You can use FizzBuzz if you want to, but any simple task will do. Like this one:

Fix the bugs.

public static double Average(int a, int b)
{
    return a + b / 2;
}

You’ll be surprised how many candidates fail such basic tasks. Still, it will quickly narrow down your selection and make further screening and interviews easier.

Test job-relevant skills, and nothing else

After this initial pre-selection test of essential skills, you can create another test that evaluates skills in more detail so that you can compare candidates. You should only test job-relevant skills. Forget brain teasers or anything else that isn’t directly related to the job. Google was notorious for using brain teasers such as “How many piano tuners are there in the entire world?” They discontinued this practice when they realized that questions like these are utterly useless.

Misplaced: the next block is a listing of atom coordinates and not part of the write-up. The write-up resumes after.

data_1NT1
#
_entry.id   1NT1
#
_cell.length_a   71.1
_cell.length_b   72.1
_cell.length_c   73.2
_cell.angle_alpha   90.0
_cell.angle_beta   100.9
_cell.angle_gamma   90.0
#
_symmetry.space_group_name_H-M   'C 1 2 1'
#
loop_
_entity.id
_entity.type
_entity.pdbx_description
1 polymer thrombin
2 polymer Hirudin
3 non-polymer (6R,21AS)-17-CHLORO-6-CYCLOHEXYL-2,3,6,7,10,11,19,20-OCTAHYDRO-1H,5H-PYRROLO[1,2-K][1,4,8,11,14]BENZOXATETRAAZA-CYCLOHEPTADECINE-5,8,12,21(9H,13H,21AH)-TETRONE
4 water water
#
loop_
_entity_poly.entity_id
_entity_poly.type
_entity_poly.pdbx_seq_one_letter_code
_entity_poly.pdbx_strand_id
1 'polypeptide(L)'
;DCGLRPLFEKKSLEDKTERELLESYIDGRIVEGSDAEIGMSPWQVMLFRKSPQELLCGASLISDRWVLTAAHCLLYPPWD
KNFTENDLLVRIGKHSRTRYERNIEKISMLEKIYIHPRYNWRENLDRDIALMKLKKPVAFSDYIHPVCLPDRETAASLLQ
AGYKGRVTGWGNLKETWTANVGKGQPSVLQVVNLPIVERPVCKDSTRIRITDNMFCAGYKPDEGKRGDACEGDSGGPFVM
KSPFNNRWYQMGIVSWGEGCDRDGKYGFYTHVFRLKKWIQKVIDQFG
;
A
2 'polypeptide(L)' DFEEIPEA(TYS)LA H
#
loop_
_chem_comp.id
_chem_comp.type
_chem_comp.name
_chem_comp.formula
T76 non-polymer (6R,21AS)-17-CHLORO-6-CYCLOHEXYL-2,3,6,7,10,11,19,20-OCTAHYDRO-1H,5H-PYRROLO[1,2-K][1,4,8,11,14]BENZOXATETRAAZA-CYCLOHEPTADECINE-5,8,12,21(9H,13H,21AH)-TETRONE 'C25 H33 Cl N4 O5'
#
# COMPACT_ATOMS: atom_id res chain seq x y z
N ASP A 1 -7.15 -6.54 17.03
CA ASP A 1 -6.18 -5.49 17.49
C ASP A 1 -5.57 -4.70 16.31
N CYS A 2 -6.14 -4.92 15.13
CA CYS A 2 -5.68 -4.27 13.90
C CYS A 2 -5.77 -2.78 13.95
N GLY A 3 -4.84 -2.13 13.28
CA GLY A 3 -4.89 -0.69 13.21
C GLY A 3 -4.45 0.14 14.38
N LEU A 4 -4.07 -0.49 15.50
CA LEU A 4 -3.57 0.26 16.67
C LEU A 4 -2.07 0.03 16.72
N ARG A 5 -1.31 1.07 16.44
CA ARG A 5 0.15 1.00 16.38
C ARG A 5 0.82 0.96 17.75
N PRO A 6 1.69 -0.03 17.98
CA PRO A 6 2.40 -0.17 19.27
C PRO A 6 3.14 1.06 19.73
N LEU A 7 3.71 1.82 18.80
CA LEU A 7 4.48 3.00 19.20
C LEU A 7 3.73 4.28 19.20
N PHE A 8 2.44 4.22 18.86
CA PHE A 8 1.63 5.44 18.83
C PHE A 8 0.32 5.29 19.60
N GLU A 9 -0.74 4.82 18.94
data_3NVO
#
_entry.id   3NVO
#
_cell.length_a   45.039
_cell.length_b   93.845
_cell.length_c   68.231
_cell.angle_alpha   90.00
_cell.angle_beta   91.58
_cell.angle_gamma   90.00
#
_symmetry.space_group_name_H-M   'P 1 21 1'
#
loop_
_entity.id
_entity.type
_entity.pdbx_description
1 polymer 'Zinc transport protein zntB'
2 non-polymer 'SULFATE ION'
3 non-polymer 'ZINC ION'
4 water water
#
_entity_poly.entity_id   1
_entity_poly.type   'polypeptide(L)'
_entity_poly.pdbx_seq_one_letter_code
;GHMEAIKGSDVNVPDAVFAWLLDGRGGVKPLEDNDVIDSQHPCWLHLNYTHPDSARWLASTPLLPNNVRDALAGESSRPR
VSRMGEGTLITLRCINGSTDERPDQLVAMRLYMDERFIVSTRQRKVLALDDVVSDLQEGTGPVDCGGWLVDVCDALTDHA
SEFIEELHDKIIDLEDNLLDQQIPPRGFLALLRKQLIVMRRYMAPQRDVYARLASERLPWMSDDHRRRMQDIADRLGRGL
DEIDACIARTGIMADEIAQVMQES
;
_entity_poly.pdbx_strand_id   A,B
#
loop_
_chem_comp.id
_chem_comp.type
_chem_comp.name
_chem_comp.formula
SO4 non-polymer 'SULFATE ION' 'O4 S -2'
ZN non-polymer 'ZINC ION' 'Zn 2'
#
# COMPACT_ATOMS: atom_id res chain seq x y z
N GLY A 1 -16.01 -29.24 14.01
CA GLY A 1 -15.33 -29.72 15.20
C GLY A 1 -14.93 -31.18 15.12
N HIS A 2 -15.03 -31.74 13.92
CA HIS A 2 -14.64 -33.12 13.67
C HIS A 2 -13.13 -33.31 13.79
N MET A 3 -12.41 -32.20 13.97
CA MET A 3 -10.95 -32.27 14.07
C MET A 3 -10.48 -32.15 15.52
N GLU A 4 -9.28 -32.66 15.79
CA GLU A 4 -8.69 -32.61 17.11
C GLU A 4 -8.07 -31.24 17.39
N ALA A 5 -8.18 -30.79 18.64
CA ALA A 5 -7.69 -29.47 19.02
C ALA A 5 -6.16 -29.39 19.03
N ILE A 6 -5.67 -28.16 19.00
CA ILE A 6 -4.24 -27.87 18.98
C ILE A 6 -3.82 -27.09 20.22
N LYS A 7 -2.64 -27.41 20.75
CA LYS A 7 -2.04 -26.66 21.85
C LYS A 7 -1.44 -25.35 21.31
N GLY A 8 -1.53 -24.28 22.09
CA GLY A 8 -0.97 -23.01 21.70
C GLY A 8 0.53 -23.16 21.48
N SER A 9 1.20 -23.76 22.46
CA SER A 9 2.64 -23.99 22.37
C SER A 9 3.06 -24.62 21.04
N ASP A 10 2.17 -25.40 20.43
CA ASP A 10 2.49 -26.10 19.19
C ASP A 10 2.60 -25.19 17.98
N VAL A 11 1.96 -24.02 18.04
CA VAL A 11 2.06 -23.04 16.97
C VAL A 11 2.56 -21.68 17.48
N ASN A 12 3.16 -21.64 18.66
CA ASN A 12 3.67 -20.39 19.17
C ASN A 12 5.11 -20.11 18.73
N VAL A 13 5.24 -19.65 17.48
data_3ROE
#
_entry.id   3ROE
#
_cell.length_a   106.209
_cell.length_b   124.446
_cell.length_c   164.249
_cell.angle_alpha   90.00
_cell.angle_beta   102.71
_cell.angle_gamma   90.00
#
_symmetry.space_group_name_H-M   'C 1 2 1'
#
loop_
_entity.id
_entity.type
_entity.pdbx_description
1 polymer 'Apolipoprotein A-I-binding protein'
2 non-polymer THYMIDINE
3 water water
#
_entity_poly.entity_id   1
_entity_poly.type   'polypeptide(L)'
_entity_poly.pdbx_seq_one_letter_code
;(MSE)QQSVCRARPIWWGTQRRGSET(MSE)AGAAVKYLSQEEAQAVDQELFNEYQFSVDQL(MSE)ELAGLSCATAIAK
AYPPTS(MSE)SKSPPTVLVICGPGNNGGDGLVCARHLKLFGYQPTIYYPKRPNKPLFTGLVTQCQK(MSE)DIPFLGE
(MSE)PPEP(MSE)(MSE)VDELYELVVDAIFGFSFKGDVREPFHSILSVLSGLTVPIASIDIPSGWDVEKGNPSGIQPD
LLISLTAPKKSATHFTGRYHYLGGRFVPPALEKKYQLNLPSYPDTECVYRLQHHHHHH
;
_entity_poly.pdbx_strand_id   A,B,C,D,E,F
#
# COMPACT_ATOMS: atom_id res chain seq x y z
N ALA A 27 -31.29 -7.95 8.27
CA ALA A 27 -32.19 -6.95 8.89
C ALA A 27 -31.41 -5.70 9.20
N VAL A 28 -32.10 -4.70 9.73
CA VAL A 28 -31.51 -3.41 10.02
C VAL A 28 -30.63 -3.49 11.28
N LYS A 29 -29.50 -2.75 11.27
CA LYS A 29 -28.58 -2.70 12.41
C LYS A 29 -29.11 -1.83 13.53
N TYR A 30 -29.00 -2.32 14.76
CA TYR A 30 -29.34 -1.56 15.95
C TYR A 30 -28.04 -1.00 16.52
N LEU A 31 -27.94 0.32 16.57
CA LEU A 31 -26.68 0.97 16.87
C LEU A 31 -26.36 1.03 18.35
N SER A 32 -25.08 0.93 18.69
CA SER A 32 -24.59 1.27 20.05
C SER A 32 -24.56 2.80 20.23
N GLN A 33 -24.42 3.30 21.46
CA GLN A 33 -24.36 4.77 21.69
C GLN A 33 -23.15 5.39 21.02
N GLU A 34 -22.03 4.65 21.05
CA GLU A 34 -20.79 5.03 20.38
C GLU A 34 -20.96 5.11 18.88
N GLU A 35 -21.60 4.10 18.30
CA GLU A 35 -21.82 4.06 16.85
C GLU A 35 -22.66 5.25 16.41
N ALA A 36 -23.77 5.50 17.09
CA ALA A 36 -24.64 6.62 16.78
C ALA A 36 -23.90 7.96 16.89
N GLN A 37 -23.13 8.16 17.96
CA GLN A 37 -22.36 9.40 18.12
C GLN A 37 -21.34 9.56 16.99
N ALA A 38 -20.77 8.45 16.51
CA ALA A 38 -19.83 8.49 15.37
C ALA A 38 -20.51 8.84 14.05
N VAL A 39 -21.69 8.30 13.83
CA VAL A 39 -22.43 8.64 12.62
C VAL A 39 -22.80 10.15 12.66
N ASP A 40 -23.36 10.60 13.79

Use practical tasks that represent the kind of work a candidate would do on the job. Work-sample tasks like these have the highest validity when it comes to predicting job performance. But don’t fall into the trap of thinking that theoretical or anecdotal questions work this way because they don’t. They’re time-consuming and ineffective. If you’re hiring a customer service representative, would you ask them to tell you about a time they had to deal with an angry customer? Or would you give them an example of a message from an angry customer and have them draft a reply? The second option is much better because you can directly see how they apply their skills to a sample of actual work:

Customer Service Question - Late Installation